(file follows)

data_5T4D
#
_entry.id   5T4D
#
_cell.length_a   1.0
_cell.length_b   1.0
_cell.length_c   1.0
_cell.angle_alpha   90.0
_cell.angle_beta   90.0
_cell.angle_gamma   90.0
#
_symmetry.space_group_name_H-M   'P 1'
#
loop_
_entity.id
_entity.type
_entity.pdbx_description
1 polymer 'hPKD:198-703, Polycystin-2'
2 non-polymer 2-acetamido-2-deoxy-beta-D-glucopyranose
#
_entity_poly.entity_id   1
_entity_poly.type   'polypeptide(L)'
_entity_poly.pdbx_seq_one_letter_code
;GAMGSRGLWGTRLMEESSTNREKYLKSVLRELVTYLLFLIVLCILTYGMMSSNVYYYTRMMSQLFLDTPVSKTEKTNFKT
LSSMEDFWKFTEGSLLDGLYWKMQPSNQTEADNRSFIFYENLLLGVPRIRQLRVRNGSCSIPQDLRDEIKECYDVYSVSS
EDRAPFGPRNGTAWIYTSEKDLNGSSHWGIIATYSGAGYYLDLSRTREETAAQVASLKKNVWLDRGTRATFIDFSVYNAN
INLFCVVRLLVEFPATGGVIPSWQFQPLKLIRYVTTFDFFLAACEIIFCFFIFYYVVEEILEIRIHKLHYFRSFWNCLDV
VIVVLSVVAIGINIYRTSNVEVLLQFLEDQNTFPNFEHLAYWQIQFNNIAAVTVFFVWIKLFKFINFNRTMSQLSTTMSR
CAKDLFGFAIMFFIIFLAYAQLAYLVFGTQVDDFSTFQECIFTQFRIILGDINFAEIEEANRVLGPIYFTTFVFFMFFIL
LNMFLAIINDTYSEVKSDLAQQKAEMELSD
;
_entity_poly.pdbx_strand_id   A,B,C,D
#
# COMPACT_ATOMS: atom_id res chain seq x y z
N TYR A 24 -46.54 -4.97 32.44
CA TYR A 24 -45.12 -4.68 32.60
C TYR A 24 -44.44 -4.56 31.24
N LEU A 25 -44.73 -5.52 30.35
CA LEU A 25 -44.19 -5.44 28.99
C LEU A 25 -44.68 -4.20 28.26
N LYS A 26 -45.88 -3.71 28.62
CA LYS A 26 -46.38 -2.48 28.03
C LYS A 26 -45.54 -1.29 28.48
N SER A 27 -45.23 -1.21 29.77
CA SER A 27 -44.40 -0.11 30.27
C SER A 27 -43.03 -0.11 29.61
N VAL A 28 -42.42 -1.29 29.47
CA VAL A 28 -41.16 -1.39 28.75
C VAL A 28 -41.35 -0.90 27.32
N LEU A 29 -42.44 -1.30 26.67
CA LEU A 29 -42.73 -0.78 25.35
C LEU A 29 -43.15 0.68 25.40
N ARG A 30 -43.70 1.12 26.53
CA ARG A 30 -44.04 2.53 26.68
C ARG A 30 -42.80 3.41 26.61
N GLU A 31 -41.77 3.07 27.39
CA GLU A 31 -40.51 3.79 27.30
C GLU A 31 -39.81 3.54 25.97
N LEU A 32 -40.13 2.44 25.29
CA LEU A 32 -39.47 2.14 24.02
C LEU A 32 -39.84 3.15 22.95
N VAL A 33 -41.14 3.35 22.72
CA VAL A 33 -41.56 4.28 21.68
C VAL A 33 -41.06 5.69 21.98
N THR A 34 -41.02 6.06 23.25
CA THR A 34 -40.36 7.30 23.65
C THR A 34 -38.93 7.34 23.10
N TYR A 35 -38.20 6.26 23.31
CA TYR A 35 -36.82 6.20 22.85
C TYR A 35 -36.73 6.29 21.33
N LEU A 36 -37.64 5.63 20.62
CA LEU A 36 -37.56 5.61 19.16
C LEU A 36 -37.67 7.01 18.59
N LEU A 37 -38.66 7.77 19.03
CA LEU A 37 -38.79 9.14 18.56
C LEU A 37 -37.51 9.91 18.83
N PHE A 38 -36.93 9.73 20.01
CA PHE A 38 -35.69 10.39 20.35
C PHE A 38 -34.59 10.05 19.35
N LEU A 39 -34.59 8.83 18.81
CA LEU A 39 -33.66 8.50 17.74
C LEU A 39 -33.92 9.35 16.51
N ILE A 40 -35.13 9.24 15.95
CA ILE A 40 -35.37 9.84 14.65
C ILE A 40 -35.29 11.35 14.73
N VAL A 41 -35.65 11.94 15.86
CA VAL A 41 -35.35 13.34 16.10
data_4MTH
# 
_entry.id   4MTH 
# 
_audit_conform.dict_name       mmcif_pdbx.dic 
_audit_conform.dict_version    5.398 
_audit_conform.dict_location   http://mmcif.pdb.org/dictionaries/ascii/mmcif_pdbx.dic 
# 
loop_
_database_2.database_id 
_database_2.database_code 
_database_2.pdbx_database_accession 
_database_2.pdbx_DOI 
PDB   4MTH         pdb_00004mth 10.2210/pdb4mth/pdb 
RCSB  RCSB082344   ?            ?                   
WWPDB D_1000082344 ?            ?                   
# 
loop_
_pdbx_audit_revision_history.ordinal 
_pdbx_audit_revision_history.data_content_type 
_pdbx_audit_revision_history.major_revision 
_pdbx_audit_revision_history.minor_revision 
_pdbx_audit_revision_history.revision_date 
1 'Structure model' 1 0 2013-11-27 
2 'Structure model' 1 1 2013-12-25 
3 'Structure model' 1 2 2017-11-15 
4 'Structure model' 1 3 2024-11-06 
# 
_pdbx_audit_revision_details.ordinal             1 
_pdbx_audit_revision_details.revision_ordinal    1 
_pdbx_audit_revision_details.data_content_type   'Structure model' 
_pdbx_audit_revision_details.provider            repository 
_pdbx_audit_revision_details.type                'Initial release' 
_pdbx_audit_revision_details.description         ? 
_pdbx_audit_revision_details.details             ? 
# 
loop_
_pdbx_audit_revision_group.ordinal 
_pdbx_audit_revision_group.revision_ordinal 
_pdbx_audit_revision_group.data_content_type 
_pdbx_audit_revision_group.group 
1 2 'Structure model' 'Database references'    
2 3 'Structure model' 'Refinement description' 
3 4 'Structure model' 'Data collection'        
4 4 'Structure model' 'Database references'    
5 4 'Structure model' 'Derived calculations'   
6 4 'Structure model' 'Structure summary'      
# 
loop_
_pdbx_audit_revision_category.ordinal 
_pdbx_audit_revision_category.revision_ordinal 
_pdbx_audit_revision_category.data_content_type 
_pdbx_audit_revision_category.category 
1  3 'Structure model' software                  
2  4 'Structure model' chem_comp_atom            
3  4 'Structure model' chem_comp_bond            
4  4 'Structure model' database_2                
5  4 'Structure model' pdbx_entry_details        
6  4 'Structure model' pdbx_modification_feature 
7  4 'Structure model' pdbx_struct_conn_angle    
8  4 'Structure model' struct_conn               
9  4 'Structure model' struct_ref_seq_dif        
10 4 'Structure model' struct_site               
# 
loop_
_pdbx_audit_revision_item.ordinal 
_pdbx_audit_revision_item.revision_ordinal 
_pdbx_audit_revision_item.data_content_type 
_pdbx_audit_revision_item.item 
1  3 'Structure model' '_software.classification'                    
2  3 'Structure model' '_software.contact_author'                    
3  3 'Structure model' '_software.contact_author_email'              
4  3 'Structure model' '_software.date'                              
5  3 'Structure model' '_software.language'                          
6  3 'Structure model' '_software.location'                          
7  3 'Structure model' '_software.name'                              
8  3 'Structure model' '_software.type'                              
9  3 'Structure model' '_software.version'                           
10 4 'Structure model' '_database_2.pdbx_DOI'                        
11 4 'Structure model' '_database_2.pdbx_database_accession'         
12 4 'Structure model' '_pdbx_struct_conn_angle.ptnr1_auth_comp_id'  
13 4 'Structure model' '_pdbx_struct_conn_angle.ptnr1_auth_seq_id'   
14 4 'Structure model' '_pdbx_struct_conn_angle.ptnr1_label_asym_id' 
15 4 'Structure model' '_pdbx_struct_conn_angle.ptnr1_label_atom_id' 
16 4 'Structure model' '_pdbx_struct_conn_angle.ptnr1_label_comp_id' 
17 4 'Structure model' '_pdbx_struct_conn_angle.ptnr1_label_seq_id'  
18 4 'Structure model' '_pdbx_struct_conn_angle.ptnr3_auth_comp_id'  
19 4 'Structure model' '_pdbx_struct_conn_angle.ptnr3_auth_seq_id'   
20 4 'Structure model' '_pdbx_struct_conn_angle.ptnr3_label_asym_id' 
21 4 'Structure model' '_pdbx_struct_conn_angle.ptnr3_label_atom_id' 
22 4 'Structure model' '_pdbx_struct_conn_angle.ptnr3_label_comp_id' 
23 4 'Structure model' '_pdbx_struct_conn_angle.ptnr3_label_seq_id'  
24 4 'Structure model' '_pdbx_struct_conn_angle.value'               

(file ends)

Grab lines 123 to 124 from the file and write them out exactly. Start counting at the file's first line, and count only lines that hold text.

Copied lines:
# 
loop_